Windows runs fast on Apple Silicon, developer shows

Apple’s M1 Macs don’t officially support Windows, but a developer has managed to get Microsoft’s OS running on an ARM-based MacBook anyway.

Apple, Microsoft, Windows, M1, Mac, macOS, Apple Silicon, ARM
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Apple’s M1 Macs don’t officially support Windows, but a developer has managed to get Microsoft’s OS running on an ARM-based MacBook anyway – fast.

Apple’s M1 Macs seize the day

We’re already convinced by the performance data of the first M1-powered Macs. The 8-core chips and 8GB/16GB of memory inside them are delivering impressive processor and graphics performance benchmarks, and the company is expected to introduce higher-end Macs based on its silicon architecture in 2021 and beyond.

However, for some enterprise users the fact the new Macs lack support for Boot Camp and the lack of Windows for VM on Macs is a sticking point to adoption. However, it looks like the ball is firmly in Microsoft’s court, as there seems no real reason Apple’s latest Macs can’t run the OS.

Developer Alexander Graf has now proved this with a version of Windows 10 for ARM running on his Apple Silicon MacBook Pro, which, while not completely stable, is performant. Graf ran the Windows ARM64 Insider Preview through the Hypervisor framework supported by a custom patch to execute guest code on the Mac’s CPU using QEMU.

He has published his work on the project, which means others are beginning to get Windows working on their new Macs. This also means we have Geekbench scores to show Windows performance on these new Macs, and it seems impressive.

[Also read: M1 Mac mini shows a bright future for Apple Silicon]

What are the scores?

Here are the Geekbench 5 test results for the Mac running macOS:

Single-core: 1,737.

Multi-core: 7,549.

Here are the Geekbench 5 test results for the Mac running Windows 10 on ARM in a virtual machine:

Single-core: 1,288.

Multi-core: 5,449.

Finally, what follows are the claimed Surface Pro X scores on the same test:

Single-core: 799.

Multi-core: 3,089.

What makes these scores all the more impressive is that the developer had to figure out how to get the Windows system running on the Mac in the first place.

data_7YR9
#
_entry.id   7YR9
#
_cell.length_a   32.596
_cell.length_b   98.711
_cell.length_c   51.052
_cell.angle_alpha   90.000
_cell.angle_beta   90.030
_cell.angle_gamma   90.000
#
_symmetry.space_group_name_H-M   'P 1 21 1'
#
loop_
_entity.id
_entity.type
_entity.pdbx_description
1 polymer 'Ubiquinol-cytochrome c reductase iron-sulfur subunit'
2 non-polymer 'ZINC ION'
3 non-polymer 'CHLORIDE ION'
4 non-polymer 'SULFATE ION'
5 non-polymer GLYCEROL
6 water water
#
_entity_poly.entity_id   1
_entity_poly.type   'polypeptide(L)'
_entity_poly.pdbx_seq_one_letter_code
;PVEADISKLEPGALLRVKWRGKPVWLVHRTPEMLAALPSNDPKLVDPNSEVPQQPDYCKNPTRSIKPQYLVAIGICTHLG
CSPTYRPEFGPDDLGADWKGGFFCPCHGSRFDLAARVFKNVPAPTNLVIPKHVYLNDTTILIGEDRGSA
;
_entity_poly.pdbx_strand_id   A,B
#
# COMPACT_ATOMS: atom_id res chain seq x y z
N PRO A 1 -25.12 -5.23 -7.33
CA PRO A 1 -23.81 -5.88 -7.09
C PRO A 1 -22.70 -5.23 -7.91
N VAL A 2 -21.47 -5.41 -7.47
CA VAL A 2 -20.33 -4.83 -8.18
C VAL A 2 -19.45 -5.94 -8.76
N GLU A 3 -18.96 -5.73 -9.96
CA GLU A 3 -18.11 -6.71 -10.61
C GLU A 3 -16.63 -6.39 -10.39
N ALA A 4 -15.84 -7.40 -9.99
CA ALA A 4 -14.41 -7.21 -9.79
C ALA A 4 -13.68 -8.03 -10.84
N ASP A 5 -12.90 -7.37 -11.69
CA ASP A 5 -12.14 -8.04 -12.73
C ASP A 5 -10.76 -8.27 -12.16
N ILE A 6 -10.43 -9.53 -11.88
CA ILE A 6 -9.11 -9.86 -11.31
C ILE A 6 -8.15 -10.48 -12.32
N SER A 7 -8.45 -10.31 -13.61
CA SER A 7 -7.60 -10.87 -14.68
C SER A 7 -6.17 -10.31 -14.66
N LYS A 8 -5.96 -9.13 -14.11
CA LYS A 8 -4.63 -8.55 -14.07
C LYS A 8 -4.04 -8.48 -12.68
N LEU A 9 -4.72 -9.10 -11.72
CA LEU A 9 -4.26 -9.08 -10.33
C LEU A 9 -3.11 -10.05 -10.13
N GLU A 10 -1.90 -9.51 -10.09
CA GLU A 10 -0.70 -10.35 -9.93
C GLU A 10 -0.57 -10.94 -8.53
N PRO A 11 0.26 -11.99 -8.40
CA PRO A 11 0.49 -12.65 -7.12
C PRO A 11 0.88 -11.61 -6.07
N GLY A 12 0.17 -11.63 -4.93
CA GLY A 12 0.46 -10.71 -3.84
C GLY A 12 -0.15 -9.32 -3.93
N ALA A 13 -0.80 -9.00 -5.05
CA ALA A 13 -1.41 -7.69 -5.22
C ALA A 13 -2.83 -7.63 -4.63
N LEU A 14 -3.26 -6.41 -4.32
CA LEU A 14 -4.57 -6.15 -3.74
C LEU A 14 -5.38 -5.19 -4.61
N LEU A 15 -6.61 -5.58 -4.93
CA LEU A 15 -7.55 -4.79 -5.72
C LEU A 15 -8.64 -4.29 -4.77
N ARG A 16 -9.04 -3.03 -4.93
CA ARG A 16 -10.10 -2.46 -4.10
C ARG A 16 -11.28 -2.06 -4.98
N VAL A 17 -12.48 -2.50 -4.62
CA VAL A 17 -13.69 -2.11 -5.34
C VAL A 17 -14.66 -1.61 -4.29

In itself, this suggests that if Microsoft and Apple support Windows on ARM for Apple Silicon Macs, the performance data could be even higher. This proof-of-concept augurs well for the work virtualization company Parallels is doing to enable virtual machine support on the new Apple chips. The latter firm recently drew attention to a Microsoft note concerning Windows 10 running on ARM processors.

What Apple has said

Apple Vice President for Software Engineering Craig Federighi recently told Ars Technica that its quite possible to run Windows on the new Macs:

"That's really up to Microsoft… We have the core technologies for them to do that, to run their ARM version of Windows, which in turn of course supports x86 user mode applications. But that's a decision Microsoft has to make, to bring to license that technology for users to run on these Macs. But the Macs are certainly very capable of it."

Federighi also indirectly touched upon recent speculation Microsoft may have a plan to make it possible for Apple Silicon Macs to run a Windows virtual machines in the cloud. He noted that CodeWeaver’s CrossOver can run both 32-bit and 64-bit Windows binaries under emulation. The CrossOver team recently succeeded in making their software run on macOS Big Sur.

When it comes to Windows on the new Macs, Microsoft has said nothing. We do know it is developing a virtualized windows experience called Cloud PC. It is also working on Apple Silicon native versions of its Office apps and has already published tweaks that let these run well in Rosetta 2 emulation mode on Apple Silicon Macs. (FYI: I’m writing this on the perfectly stable Office running on an M1 Mac mini).

We still don’t know whether Microsoft has any intention of officially supporting Windows on Apple’s new Macs, but the evidence suggests it’s perfectly possible to do just that.

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Copyright © 2020 IDG Communications, Inc.

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